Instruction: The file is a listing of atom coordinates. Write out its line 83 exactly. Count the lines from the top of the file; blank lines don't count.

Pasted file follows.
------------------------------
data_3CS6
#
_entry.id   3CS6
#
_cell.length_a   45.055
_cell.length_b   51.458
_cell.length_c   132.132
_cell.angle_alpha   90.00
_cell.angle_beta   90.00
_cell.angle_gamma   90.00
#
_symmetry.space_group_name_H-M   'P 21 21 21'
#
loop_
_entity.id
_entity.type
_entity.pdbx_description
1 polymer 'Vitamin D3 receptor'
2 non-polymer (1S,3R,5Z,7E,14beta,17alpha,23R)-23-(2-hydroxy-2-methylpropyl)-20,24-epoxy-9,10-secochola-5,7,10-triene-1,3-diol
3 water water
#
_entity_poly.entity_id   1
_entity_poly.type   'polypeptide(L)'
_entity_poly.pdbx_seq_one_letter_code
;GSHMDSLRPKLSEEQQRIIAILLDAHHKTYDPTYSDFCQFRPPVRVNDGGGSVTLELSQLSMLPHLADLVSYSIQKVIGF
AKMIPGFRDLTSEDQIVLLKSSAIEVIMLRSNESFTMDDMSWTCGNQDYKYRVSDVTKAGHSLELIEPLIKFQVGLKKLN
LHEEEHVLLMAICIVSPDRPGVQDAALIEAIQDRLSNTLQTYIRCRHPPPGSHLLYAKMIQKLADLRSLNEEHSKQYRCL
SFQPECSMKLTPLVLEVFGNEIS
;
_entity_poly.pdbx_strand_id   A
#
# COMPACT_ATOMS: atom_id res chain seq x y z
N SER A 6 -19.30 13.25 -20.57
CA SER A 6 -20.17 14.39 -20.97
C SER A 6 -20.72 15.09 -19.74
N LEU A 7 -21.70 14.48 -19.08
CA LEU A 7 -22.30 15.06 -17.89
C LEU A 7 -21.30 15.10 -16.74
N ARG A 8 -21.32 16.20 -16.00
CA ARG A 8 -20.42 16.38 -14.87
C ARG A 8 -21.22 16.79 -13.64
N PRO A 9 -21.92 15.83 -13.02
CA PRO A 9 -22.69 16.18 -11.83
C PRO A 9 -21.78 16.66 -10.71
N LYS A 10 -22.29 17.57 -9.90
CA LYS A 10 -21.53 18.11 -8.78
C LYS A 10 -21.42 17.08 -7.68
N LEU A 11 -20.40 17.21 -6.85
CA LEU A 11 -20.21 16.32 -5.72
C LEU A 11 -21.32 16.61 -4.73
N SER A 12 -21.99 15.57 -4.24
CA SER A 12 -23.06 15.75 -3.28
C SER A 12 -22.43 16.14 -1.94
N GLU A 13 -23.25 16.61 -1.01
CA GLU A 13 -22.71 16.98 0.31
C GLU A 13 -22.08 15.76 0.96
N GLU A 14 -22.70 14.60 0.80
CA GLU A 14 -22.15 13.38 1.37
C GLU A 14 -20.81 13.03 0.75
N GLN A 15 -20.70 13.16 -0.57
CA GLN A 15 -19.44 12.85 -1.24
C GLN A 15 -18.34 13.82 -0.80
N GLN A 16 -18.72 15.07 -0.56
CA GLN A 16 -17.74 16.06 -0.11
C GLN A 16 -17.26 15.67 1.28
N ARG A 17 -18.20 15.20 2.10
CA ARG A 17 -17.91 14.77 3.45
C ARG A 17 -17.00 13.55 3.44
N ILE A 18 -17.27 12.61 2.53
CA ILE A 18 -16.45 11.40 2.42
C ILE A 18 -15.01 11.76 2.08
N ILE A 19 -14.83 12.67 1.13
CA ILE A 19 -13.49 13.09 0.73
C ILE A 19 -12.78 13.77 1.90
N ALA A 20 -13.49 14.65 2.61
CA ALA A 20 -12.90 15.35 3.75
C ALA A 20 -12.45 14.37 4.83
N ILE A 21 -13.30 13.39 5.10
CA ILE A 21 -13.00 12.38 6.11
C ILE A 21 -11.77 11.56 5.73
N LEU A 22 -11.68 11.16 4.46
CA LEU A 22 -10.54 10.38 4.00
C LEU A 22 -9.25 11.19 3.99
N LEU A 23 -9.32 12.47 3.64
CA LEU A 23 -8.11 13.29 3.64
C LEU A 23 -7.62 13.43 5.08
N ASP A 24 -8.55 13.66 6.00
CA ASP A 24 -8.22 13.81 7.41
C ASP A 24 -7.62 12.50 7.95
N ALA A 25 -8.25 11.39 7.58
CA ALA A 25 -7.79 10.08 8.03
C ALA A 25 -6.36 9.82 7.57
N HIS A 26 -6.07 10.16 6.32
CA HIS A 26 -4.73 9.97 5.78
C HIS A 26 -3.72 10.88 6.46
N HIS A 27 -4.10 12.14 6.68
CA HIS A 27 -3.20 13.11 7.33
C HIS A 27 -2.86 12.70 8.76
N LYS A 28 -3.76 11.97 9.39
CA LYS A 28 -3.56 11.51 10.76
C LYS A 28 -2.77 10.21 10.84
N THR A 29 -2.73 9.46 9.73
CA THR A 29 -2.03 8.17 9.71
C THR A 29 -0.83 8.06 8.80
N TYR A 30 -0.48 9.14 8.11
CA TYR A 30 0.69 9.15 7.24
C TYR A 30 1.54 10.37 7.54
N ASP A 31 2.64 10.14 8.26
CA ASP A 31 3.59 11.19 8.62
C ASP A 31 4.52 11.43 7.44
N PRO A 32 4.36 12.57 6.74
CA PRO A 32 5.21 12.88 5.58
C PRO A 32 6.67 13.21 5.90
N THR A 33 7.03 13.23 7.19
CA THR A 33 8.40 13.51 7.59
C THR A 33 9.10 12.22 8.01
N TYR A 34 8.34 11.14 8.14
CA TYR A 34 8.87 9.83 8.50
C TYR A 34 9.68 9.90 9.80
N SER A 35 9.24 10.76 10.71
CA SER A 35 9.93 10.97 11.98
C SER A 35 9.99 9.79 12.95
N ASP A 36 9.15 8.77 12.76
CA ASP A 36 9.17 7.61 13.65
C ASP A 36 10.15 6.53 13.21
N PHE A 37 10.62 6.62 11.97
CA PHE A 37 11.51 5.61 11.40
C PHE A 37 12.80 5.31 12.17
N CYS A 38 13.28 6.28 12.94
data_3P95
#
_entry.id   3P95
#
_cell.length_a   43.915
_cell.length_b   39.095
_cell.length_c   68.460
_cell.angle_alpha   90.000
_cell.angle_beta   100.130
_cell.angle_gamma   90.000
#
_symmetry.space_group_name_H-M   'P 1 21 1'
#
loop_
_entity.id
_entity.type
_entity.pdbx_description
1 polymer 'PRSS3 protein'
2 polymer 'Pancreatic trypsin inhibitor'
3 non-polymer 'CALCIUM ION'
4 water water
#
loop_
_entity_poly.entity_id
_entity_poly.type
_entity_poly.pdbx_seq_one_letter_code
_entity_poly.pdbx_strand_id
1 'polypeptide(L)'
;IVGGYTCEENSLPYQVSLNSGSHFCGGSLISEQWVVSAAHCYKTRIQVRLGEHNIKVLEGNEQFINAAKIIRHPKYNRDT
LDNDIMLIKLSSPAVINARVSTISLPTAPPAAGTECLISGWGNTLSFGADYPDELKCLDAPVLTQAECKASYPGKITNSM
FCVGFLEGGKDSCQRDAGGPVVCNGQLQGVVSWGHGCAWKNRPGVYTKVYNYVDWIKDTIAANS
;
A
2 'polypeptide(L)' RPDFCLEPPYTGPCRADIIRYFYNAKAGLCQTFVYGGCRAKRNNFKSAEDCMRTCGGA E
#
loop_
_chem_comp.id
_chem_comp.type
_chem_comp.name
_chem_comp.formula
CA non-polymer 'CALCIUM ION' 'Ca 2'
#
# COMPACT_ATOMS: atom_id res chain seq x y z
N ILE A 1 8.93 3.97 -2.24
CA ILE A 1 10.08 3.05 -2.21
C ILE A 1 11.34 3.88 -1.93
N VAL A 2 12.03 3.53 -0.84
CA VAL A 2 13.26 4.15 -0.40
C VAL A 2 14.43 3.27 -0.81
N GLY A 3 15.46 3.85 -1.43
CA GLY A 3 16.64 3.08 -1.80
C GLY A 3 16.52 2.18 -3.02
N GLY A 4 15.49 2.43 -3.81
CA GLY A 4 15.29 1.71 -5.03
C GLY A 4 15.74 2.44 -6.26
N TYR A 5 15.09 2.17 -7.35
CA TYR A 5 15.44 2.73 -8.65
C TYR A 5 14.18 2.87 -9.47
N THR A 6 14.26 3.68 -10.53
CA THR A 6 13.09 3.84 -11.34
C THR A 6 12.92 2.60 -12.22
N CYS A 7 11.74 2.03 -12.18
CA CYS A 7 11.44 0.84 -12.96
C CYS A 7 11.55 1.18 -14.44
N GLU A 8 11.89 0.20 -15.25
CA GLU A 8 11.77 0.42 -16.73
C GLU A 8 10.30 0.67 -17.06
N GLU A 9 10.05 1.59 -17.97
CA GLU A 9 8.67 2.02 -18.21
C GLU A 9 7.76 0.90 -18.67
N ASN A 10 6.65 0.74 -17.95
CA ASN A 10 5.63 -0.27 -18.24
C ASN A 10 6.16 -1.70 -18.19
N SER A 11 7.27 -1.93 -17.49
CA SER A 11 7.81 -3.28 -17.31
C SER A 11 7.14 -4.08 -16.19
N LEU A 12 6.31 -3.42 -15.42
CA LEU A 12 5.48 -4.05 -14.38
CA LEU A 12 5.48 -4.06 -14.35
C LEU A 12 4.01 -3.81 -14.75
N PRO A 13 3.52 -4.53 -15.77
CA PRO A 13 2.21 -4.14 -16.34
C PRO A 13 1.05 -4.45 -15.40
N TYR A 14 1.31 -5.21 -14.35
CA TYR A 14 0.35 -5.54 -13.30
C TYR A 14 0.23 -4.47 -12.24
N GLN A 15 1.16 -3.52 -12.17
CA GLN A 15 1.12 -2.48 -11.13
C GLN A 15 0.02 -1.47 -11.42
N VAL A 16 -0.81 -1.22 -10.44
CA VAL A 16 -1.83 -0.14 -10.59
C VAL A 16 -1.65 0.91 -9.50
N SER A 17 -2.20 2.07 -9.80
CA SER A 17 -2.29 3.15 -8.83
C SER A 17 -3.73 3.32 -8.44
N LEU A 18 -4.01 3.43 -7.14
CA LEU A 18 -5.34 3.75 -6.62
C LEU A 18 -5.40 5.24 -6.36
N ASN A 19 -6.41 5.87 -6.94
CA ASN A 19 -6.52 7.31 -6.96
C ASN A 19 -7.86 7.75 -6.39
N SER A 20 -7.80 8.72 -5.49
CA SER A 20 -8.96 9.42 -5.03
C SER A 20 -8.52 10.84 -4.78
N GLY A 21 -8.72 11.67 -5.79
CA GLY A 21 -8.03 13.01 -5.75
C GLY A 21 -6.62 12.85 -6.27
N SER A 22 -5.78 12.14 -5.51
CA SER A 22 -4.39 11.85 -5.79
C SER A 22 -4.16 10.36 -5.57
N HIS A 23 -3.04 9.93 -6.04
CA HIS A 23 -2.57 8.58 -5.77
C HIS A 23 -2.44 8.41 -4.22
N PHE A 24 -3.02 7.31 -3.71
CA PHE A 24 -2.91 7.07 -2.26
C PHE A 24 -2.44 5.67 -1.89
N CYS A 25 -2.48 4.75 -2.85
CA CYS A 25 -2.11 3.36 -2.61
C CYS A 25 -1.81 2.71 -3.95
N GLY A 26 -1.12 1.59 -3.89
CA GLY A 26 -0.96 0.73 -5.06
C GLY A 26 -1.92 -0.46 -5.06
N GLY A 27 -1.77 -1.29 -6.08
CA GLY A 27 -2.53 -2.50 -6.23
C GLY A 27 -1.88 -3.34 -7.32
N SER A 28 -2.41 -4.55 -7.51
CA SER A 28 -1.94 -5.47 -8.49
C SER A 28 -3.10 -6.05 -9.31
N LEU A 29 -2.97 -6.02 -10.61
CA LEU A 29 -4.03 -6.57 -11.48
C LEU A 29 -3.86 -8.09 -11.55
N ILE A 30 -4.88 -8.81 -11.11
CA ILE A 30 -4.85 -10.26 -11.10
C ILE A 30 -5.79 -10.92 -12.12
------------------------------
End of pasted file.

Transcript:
C LEU A 22 -9.25 11.19 3.99